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that Humanity was the medium through which the world could receive new light and life from Him, in such measure as otherwise it could not have done. And thus the day on which He thus a second time said, in His Divine Human Omnipotence, “Let there be light,” might well become the day of light, and of receiving it from Him, to His Church. " Then opened He their understandings, that they might understand the Scriptures.” — Luke xxiv. 45.

D. H. H.

(To be continued.)

THE TWO MEMORIES IN MAN.

All things of our daily life pass into our memories, away from our consciousness. There they are as if forgotten; but they are there most faithfully, minutely, and indelibly recorded. From thence they can, at any time, be recalled, with all the most minute details.

Such is the teaching of Swedenborg, and we, who have come to accept him as the divinely-appointed messenger, to unfold certain things concerning the soul, and the home of the soul, the spiritual world, accept it as true because he teaches it. But had we no such teaching, we might be sure, from our own experience and that of others, that some such faculty exists, call it by what name we may. All men know from experience, that long-forgotten events come back to their minds — often obscurely, it is true — but sometimes with all their original vividness. Now these remembrances come from somewhere. They are not things of the mind, and therefore unreal; but they are things of the mind, and therefore real and substantial. The events recorded in the memory had a real existence, the remembrance of them is real, and the memory in which these things are recorded is real. Some people have gone through all of death that it is possible for any one to pass through on this side the curtain, as in cases of apparent death by drowning, and they tell us that in those few brief moments in which they expected to enter immediately the other life, all their past life stood vividly before them, with all the most minute details.

Thus we enter the other life, carrying with us a complete record of all that we have done, and thought, and felt, in this life. Thus we carry with us our Book of life. We need no fiction of a recording angel to impress upon us the certainty of our true character being known in the other life ; and we can have no hope that he will " drop a tear of pity on the page," and obliterate the record of any of our sins. Indeed, neither pity or anger will have any weight in deciding our fate at the judgment which all must meet soon after death. We simply stand forth in the presence of the Lord and His angels, just as we are, with all our worldly life recorded upon our memory.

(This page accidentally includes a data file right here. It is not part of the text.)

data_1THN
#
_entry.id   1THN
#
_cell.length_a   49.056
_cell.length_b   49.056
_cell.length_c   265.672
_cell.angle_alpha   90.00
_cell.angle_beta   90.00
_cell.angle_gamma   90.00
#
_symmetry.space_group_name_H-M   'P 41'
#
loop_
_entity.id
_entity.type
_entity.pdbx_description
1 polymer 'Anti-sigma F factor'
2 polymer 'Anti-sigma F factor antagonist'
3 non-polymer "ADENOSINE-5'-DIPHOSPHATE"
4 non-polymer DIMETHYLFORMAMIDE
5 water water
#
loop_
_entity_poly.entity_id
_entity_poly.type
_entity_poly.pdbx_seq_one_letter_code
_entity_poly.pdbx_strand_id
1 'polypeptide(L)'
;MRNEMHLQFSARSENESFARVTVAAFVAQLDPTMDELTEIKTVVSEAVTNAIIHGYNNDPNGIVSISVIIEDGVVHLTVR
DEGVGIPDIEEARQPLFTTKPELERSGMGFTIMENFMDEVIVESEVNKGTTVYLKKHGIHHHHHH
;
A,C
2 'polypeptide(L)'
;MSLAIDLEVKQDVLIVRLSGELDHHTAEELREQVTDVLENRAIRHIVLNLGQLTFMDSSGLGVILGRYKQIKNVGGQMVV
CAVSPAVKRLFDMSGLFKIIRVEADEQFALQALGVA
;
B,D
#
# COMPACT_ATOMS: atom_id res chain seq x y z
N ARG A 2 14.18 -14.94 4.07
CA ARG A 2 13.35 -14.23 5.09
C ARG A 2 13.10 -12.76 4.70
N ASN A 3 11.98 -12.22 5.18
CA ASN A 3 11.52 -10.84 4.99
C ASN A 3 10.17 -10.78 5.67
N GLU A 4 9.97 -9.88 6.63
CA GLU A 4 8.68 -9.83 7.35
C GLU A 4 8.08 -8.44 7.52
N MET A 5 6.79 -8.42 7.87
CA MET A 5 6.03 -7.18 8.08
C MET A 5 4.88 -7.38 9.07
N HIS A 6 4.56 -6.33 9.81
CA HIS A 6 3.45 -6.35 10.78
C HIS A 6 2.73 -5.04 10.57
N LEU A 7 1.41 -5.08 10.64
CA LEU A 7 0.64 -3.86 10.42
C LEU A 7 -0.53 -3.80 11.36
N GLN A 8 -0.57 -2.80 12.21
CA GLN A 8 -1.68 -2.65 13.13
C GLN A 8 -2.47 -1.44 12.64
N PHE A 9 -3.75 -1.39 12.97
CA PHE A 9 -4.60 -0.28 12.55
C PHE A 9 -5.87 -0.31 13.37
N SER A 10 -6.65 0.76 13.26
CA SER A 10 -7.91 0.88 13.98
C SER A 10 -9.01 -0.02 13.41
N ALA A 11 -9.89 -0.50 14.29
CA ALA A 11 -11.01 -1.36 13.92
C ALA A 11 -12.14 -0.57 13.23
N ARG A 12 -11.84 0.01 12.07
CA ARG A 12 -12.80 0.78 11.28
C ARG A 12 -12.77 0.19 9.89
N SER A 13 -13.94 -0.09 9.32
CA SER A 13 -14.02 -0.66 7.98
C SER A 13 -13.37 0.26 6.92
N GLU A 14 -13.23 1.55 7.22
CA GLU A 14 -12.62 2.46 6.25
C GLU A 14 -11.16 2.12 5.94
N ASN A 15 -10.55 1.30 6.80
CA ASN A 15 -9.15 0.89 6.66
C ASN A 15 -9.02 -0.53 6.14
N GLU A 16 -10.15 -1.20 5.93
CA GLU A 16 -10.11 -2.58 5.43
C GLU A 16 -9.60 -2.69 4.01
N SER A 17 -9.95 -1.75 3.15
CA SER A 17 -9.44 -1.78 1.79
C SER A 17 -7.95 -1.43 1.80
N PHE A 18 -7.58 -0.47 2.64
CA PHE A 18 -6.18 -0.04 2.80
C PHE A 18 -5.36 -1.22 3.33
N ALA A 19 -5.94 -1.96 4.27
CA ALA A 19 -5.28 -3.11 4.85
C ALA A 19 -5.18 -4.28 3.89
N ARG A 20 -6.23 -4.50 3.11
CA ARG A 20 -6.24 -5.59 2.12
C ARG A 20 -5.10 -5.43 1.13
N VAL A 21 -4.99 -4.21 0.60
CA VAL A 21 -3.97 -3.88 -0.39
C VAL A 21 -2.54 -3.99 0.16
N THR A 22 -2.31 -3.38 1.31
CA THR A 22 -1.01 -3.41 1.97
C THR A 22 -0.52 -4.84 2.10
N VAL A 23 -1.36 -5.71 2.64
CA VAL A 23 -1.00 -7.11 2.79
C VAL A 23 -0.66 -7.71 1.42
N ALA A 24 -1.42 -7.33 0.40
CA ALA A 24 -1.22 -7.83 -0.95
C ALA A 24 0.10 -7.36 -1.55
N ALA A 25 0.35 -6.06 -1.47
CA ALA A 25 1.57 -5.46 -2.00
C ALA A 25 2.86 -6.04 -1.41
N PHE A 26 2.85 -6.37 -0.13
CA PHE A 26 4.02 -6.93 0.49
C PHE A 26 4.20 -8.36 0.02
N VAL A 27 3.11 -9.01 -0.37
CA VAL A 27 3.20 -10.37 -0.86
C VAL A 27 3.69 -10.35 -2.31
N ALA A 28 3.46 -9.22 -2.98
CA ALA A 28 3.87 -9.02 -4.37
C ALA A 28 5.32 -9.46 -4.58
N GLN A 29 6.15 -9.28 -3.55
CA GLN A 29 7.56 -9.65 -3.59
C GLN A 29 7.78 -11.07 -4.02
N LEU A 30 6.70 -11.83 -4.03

And whether we stand before Him to be told " Well done thou good and faithful servant, enter thou into the joy of thy Lord,or

Depart from me ye cursed into everlasting fire, prepared for the devil and his angels,or whether we are conscious of being examined by the angels as to the most secret things of our character, or whether we quietly seek our place in the other world, without any consciousness of a formal judgment, we may be sure that no power in the universe - not even the power of the Omnipotent God — can carry us to any other place than that for which we have fitted ourselves by our life in this world.

In seeking a practical lesson in our study of the human memory, we might well pause here: for it seems certain, that, if we could be impressed with the truths which we have now mentioned, they would have a power over our daily lives which would save every one of us from sin. But, alas! our perceptions of truth are so obscured by our inheritance of evil, that we cannot retain the perception of these truths in their full force, and we shall go about our daily lives, forgetting that we even now stand in the presence of that Lord, and that we shall not long have the power to conceal ourselves, within a body of flesh, from even our associates.

We may confirm ourselves in the belief that we do carry to the other world all our memory, by thinking for a moment of the opposite belief. Suppose that we did not carry with us anything of our memory, - it is plain that we should have no consciousness of any previous state of existence. We should only be conscious of the present. Having no recollection of the past, we could have no knowledge that there was a future. Our state would be just that of an infant when he first enters this world.

But can it be that we carry with us everything of our memory? Can it be that they who enter heaven carry with them there the remembrance of the many unheavenly things of this life? — The slanders and backbitings — the obscene, and profane, and blasphemous things which their ears have been compelled to listen to the commonplace and prosaic — sometimes filthy and disgusting - details of every-day life, which they have been compelled to witness, and sometimes to participate in. And on the other hand, can it be that they who enter hell will carry with them there the remembrance of the heavenly things of this life? The acts of justice and benevolence of charity, and neighborly kindness? The beautiful things of art and nature? Can the remembrance of these things be carried to that world wherein all is unlovely? Let us look a little more deeply into our subject, that we may find answers to these queries.